||Last Updated: Apr 20, 2011 - 9:38:09 AM
TUESDAY April 22, 2008 (fdooconsumer.org) -- The Food and Drug Administration had said that products containing high fructose corn syrup cannot be considered "natural", foodnavigator-USA.com reported early this month.
The beverage industry has long regarded HFCS as natural. While the term "natural" has been becoming increasingly popular among consumers, market competition seems to have driven the sugar industry to oppose the “natural” claim for HFCS, according to foodnavigator-USA.com.
The Center for Science in the Public Interest, a food policy advocate also expressed its concern about the "natural" labeling for HFCS because of the way fructose and glucose in HFCS are produced. The organization early threatened to file suit against Kraft claiming the company falsely calls Capri Sun Drink "All Natural". Later the CSPI dropped its suit after Kraft announced it would abandon "all natural" claims on Capri Sun.
HFCS is produced using an acid and or an enzymatic process. "Consequently, we would object to the use of the term 'natural' on a product containing HFCS," the FDA told foodnavigator-USA.com in an email.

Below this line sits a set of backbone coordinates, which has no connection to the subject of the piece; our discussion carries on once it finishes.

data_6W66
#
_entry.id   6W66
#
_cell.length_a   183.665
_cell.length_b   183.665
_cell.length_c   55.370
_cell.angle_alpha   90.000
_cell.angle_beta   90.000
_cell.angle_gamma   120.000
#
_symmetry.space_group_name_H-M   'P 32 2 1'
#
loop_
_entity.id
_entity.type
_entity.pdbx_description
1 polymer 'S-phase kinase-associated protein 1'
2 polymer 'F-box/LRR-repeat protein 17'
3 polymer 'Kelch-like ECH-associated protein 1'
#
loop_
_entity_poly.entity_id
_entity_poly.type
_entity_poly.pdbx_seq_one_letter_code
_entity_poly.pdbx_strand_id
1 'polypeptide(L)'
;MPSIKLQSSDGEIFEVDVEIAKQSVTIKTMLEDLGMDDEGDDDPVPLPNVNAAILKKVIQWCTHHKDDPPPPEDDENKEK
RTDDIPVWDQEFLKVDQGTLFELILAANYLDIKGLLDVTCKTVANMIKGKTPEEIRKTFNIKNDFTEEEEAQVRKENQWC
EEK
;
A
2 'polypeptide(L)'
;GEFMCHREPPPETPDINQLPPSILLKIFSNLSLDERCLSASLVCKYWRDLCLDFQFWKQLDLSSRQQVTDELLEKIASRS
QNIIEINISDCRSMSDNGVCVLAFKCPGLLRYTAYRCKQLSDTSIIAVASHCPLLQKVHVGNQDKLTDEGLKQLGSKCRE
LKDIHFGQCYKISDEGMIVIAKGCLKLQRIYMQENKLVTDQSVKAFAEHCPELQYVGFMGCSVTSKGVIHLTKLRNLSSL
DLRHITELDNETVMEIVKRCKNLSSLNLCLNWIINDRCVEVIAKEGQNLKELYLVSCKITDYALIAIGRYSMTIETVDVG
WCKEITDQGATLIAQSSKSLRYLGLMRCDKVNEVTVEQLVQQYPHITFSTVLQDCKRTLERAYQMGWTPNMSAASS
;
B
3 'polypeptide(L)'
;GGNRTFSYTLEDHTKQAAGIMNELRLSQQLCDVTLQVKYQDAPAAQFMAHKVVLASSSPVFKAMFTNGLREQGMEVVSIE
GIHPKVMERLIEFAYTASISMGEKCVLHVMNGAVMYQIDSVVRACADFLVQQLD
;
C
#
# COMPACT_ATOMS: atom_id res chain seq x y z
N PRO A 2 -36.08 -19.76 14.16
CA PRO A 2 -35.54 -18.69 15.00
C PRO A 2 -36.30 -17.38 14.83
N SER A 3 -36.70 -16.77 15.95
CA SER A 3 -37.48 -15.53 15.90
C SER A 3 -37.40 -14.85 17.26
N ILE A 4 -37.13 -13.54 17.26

In the email, Geraldine June Supervisor of the Product Evaluation and Labeling team at FDA's Office of Nutrition, Labeling and Dietary Supplements explained that FHCS is prepared from a corn starch hydrolysate by partial enzymatic conversion of glucose to fructose using an insoluble glucose isomerase preparation, which is supported with safe and suitable immobilization/fixing agents.
"The use of synthetic fixing agents in the enzyme preparation, which is then used to produce HFCS, would not be consistent with our (…) policy regarding the use of the term 'natural',” June was quoted by foodnavigator-USA.com as writing in her email.
"Moreover, the corn starch hydrolysate, which is the substrate used in the production of HFCS, may be obtained through the use of safe and suitable acids or enzymes. Depending on the type of acid(s) used to obtain the corn starch hydrolysate, this substrate itself may not fit within the description of 'natural' and, therefore, HCFS produced from such corn starch hydrolysate would not qualify for a 'natural' labeling term."
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